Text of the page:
John Maltby was born in Northford, CT. He graduated from Yale College in 1822 and then from Andover Newton Theological School and was ordained June 28, 1826. He served as minister of First Church from 1826 to 1834.  During his tenure, church membership increased from 143 to 231 members and great interest was devoted to developing the Sabbath School education.

According to the book*, History of the Town of Sutton, Massachusetts, from 1704 to 1876, by Rev. William A. Benedict and Rev. Hiram A. Tracy, © 1878, pg. 291, “Rev. John Maltby was a man of fine personal appearance, and a most eloquent preacher. The new church was built during his ministry, and he filled it so that new side-galleries were proposed to accommodate his hearers.”  *This book may be purchased through the Sutton Historic Society. To do so, contact Wally Baker by clicking 
here.


This rare double portrait is a copy of a painting by artist Zedekiah Belknap, born in 1781 in Auburn, Massachusetts. Belknap became an itinerant limner whose specialty was life-size portraits. Likely without formal art training, he was a graduate of Dartmouth College in 1807, and then painted portraits in Vermont, New Hampshire, New York City and Massachusetts. 

Belknap completed about 170 portraits during his career and passed away in Wethersfield, Connecticut in 1858.

While the First Congregational Church of Sutton originated in 1719, its congregation has come together in three different buildings over the course of history. In 1828, the second building built in 1751 to serve both the town of Sutton and the congregation of the First Congregational Church burned after a town meeting had been held in it that day. Reverend Maltby ministered to the congregation during this difficult time.
 
 
The pulpit was built before 1829 for a cost of $5,943.00.
Click here for more information about the pulpit. 

After eight years of devoted service, Reverend and Mrs. Maltby left Sutton to serve as pastor at Hammond Street Congregational Church in Bangor, ME from 1834 to 1860. Additionally, he served as Trustee at the Bangor Theological Seminary from 1835 to 1860.

Deacon John Marble (deceased) and his wife gifted the painting to First Church in 1905.
 
 
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Above:  The twelve piece silver plated communion set and two flagons were donated in 1870.  This was the second gift of a communion service to the church.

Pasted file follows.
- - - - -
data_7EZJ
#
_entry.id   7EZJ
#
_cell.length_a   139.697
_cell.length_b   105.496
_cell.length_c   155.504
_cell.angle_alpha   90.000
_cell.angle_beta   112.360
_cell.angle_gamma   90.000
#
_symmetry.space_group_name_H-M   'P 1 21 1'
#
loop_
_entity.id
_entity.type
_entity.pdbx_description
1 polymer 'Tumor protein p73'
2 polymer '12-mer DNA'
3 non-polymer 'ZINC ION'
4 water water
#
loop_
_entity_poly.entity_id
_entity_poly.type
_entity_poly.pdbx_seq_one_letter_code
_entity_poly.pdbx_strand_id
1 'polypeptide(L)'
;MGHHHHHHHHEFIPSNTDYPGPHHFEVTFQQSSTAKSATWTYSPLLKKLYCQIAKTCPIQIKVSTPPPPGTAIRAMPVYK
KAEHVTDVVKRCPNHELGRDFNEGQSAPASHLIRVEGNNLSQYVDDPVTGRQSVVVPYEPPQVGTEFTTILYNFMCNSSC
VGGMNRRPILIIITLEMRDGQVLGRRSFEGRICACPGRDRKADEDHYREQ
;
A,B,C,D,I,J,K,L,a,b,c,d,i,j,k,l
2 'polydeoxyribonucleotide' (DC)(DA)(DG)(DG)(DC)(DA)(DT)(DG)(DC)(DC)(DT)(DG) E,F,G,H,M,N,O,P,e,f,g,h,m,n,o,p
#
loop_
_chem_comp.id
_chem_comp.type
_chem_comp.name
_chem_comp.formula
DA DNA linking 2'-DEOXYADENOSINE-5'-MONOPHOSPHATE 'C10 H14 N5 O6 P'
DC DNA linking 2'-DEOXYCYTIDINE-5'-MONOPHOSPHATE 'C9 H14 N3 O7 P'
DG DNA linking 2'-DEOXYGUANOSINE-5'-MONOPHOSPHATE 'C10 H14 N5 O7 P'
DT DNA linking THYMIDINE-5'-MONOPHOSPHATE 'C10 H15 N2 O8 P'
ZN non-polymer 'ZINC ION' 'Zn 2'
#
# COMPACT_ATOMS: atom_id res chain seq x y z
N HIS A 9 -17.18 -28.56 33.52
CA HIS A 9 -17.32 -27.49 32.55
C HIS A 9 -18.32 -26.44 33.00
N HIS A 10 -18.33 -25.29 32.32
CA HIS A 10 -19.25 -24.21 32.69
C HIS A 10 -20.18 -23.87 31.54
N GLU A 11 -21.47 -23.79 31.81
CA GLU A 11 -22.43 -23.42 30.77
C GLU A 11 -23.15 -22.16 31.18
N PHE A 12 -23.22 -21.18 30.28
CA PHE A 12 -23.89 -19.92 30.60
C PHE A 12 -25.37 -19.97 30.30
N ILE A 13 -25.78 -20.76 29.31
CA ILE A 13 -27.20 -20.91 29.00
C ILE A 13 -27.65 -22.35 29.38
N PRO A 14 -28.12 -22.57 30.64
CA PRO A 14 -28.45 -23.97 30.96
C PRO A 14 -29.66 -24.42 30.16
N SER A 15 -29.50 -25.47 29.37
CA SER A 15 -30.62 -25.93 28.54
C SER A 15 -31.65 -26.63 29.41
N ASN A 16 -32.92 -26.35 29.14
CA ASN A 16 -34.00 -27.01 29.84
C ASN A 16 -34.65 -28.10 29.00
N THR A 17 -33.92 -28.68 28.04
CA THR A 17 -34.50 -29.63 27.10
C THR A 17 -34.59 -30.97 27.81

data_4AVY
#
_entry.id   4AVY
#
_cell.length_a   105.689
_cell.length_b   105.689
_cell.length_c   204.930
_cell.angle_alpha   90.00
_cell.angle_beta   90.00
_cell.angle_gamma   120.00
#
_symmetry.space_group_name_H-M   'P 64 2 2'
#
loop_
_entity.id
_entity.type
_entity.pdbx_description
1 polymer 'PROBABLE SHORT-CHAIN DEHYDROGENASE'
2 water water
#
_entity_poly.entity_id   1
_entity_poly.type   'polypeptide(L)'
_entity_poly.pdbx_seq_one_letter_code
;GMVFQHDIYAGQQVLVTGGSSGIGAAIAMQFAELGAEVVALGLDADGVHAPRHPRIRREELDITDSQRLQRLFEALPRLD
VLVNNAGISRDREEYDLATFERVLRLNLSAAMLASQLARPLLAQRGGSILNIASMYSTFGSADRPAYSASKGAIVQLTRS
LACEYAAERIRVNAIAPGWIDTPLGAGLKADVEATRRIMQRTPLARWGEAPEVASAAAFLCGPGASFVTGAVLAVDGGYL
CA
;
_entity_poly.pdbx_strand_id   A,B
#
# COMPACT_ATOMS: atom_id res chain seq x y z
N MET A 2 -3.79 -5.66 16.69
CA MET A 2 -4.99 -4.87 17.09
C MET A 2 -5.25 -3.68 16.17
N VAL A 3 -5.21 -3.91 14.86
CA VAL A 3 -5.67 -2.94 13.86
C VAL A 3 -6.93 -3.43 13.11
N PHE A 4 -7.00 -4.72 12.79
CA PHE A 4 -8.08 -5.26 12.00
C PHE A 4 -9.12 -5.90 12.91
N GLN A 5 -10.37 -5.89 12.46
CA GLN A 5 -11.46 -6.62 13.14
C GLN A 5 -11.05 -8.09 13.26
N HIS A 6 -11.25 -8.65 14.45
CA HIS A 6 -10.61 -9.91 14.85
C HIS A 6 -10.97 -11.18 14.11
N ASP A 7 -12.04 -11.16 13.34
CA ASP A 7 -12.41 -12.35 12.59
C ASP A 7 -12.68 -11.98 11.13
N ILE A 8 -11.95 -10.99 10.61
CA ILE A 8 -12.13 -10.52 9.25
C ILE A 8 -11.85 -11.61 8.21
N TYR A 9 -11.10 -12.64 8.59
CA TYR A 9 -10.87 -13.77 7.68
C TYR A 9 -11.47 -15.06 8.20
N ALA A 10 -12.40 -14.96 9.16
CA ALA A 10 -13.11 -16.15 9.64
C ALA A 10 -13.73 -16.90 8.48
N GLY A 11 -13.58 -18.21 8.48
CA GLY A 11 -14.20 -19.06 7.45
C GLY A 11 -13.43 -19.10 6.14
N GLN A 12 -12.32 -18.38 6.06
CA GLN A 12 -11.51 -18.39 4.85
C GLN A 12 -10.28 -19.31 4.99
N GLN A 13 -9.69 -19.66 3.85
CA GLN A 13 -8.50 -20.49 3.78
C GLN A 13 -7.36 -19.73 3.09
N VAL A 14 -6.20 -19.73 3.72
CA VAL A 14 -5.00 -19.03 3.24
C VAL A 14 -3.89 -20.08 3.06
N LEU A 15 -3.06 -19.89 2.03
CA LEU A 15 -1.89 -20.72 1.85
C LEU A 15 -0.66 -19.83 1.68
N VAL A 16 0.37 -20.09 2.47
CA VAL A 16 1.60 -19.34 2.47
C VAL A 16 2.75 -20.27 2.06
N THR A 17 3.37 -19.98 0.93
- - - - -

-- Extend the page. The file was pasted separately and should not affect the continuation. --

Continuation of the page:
The First Church silver communion cup was smithed by Apollos Rivoire.  Born November 20, 1702 in Riaucaud, France, he arrived in Boston about 1715 and apprenticed under John Coney. 
 
After Coney's death in 1722, Apollos changed his name and married Deborah Hitchbourn June 19, 1729.   His son, Paul, apprenticed under him until 1748. 
 
Paul Revere, Sr. died July 22, 1754; his son, who learned the trade of silversmith from his father, is best known for his famed midnight ride April 18, 1775 poetically described in 1860 by Henry Wadsworth Longfellow.
 
The original cup is on loan and displayed at the Worcester Art Museum.  In the 1970s a replica of the original was made by Mrs. Philbrick, a talented siversmith who copied Revere's cup in every detail.  She was wife to Reverend Philbrick who was pastor at St. John's Episcopal Church in Wilkinsonville.  The replica is used by the minister in every communion service. 
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This painting is by Charles Edmund Gillford (September 1987) and depicts the
effort to secure the 1600 lb. church bell in the bellfrie in 1884.  The original bell was cracked when being rung in celebration of the end of the Civil War. It took almost 20 years to get it replaced.  All the school children, under the management of retired ship's Captain Luther Little, used pulley's to coax the bell into place.
 
Little was the master of Jane (Ship) from October 11, 1838 to December 31 1842.
 
Ironically, Capt. Little died in Lake Singeltary apparently falling from his boat after having a heart attack.